Why the John Edwards prosecution went down in flames
At the outset, the government's election-fraud case against John Edwards appeared open and shut. But vague laws, a shaky star witness, and political overtones all undercut the prosecution.
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The prosecution was also faced with using vague laws to take aim at a campaign finance system that, at this point, has become a moving target. Though the alleged crimes happened in 2008, the jury was deciding Edwards’ guilt after the landmark 2010 Citizens United case, where the Supreme Court equated cash money with free speech. The fact is that had the same scenario played out in 2012, the transfer of funds may not have been even close to illegal – a notion that has begun to seep into not just appelate judge chambers, but the national zeitgeist.Skip to next paragraph
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Moreover, to many Americans, even those disgusted by Edwards’s decisions, it seemed like overkill. Edwards was no longer a politician, and his career and family have paid a high price for his infidelities, indiscretions and, as he said, “sins.” “Disgraced” has been among the softer adjectives used to describe him, “scoundrel” among the gentler nouns.
But he was still a guy in a suit in a courtroom, who declared, surrounded by his family after the verdict, that he, and he alone, bore responsibility for what he had done.
Zeidenberg, the former prosecutor, says the most obvious cautionary tale for the government is that it appears to some, at least, that politics played a role in the prosecution – never a good sign in a free country.
The main investigator, a North Carolina Republican named George Holding, left the case immediately after charges were announced to run for a US House seat – a move that Zeidenberg says failed to raise enough eyebrows. And although the chief prosecutor, Lanny Breuer, a Democrat, ultimately made the decision to go forward, he had his own political considerations to consider: If he didn’t proceed, the conclusion that would likely be drawn is that he was protecting a fellow Democrat.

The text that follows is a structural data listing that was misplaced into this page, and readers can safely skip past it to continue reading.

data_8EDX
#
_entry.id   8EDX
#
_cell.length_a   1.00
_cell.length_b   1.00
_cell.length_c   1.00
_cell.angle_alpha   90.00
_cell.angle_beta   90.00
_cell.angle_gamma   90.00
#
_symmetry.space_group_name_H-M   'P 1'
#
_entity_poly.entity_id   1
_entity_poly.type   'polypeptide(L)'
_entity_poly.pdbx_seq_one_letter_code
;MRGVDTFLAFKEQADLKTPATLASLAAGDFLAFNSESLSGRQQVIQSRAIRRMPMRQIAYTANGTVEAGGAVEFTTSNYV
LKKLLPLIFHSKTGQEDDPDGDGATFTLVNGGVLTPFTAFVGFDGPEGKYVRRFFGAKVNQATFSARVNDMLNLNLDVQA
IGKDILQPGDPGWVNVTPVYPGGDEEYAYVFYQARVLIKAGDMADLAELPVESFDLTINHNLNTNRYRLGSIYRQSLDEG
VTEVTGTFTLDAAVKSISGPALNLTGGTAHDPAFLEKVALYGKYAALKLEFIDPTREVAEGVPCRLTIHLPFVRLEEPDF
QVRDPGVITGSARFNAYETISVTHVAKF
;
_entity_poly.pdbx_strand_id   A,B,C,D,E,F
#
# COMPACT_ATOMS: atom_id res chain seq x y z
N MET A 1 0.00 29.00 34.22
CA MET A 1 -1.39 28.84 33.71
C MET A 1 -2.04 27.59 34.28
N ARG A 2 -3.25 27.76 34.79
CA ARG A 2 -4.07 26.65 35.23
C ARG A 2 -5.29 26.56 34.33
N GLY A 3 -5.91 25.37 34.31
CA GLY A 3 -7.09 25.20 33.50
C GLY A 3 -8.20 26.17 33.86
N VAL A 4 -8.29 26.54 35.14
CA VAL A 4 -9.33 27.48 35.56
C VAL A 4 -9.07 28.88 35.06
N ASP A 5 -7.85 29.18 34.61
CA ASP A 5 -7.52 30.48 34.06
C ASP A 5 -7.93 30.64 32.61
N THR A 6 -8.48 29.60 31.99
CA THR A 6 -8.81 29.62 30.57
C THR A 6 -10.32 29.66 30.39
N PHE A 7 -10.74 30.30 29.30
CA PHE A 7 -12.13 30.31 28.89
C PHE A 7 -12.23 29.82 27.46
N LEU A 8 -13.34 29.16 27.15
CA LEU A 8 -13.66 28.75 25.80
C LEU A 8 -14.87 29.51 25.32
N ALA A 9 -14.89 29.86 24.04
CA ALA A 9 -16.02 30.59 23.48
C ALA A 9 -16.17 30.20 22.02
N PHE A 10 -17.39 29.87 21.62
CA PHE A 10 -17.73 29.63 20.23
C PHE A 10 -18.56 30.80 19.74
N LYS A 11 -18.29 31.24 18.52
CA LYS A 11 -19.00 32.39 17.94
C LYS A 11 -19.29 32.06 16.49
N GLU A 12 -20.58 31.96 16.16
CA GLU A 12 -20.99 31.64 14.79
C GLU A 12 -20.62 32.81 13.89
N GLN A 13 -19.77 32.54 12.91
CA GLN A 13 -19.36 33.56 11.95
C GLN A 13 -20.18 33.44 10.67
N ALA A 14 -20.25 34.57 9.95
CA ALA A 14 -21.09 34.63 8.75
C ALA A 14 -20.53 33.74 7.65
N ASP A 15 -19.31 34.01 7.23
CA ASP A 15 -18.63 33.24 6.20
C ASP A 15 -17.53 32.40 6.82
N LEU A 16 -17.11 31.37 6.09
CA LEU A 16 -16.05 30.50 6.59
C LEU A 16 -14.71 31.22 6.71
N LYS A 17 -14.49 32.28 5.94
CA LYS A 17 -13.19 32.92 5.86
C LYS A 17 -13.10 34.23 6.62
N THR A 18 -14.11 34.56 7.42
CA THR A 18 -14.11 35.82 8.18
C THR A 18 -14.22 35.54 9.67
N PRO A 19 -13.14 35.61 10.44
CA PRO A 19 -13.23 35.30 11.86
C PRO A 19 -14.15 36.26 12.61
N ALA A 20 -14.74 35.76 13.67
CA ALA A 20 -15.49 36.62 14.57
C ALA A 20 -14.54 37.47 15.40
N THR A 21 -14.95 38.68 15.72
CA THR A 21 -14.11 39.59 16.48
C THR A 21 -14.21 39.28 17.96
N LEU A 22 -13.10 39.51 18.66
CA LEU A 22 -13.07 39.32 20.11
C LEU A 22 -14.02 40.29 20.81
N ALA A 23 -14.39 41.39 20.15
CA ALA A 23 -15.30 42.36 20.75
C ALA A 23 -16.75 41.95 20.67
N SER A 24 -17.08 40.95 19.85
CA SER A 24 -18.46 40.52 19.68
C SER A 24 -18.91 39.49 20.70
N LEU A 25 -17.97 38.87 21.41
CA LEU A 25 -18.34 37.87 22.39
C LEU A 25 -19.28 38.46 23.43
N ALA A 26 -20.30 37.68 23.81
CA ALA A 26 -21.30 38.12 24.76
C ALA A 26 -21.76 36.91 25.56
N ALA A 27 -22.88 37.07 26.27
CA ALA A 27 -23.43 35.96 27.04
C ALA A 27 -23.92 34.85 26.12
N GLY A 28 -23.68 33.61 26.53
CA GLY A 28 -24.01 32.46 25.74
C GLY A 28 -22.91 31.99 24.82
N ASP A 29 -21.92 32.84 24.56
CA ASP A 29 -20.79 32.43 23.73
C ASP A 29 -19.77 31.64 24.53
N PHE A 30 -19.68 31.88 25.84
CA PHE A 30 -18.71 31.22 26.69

“It’s unfortunate to say this, but there’s a definite possibility that it was politically motivated to begin with, and it makes it really hard not to ask some questions about that,” says Zeidenberg.
Once the trial got underway, the prosecution caught every break, with the judge agreeing to motions to suppress some key defense testimony and giving the jury a wide berth in how to assign guilt to Edwards.
But prosecutors also had to contend with a shaky star witness, former Edwards aide Andrew Young, who wrote a tell-all about the whole affair, at one time proferred an alleged sex tape, and who ended up using some of the money to build a fancy home.
"I think the credibility of the witness was something that was of utmost importance to us,’’ Jury foreman David Recchion said.
The Edwards trial was decidedly high-profile and high-stakes, and can still be held up by the Department of Justice as a model for what can happen if a candidate attempts campaign finance shenanigans. And few Americans really want prosecutors to be shy about pursuing miscreants just because there are some weaknesses in the case.
At this point, a retrial of Edwards on the five deadlocked charges appears a non-starter.